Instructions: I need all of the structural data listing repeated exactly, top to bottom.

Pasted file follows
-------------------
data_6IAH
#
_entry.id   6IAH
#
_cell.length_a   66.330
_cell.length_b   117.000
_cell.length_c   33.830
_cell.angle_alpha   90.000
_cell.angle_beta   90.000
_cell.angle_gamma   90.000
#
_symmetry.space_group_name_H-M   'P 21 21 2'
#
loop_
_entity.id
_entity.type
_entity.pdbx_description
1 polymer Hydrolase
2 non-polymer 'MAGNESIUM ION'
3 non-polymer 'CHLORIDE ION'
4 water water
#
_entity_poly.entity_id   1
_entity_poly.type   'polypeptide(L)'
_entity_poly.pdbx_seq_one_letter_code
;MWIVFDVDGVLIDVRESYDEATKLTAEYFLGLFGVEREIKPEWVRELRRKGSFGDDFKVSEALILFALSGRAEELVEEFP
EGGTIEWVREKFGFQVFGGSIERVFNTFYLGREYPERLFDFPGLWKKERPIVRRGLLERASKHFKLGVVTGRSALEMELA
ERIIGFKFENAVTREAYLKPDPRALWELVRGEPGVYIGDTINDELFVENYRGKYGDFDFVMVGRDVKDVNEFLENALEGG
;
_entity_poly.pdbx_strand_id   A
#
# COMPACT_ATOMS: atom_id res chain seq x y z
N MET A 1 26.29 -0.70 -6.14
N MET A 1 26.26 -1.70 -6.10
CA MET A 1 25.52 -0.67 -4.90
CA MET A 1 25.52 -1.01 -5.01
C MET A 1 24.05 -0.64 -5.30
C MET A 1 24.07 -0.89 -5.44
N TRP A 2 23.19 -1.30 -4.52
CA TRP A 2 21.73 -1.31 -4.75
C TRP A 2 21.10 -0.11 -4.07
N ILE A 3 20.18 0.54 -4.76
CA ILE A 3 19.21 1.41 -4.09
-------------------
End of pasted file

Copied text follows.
data_6IAH
#
_entry.id   6IAH
#
_cell.length_a   66.330
_cell.length_b   117.000
_cell.length_c   33.830
_cell.angle_alpha   90.000
_cell.angle_beta   90.000
_cell.angle_gamma   90.000
#
_symmetry.space_group_name_H-M   'P 21 21 2'
#
loop_
_entity.id
_entity.type
_entity.pdbx_description
1 polymer Hydrolase
2 non-polymer 'MAGNESIUM ION'
3 non-polymer 'CHLORIDE ION'
4 water water
#
_entity_poly.entity_id   1
_entity_poly.type   'polypeptide(L)'
_entity_poly.pdbx_seq_one_letter_code
;MWIVFDVDGVLIDVRESYDEATKLTAEYFLGLFGVEREIKPEWVRELRRKGSFGDDFKVSEALILFALSGRAEELVEEFP
EGGTIEWVREKFGFQVFGGSIERVFNTFYLGREYPERLFDFPGLWKKERPIVRRGLLERASKHFKLGVVTGRSALEMELA
ERIIGFKFENAVTREAYLKPDPRALWELVRGEPGVYIGDTINDELFVENYRGKYGDFDFVMVGRDVKDVNEFLENALEGG
;
_entity_poly.pdbx_strand_id   A
#
# COMPACT_ATOMS: atom_id res chain seq x y z
N MET A 1 26.29 -0.70 -6.14
N MET A 1 26.26 -1.70 -6.10
CA MET A 1 25.52 -0.67 -4.90
CA MET A 1 25.52 -1.01 -5.01
C MET A 1 24.05 -0.64 -5.30
C MET A 1 24.07 -0.89 -5.44
N TRP A 2 23.19 -1.30 -4.52
CA TRP A 2 21.73 -1.31 -4.75
C TRP A 2 21.10 -0.11 -4.07
N ILE A 3 20.18 0.54 -4.76
CA ILE A 3 19.21 1.41 -4.09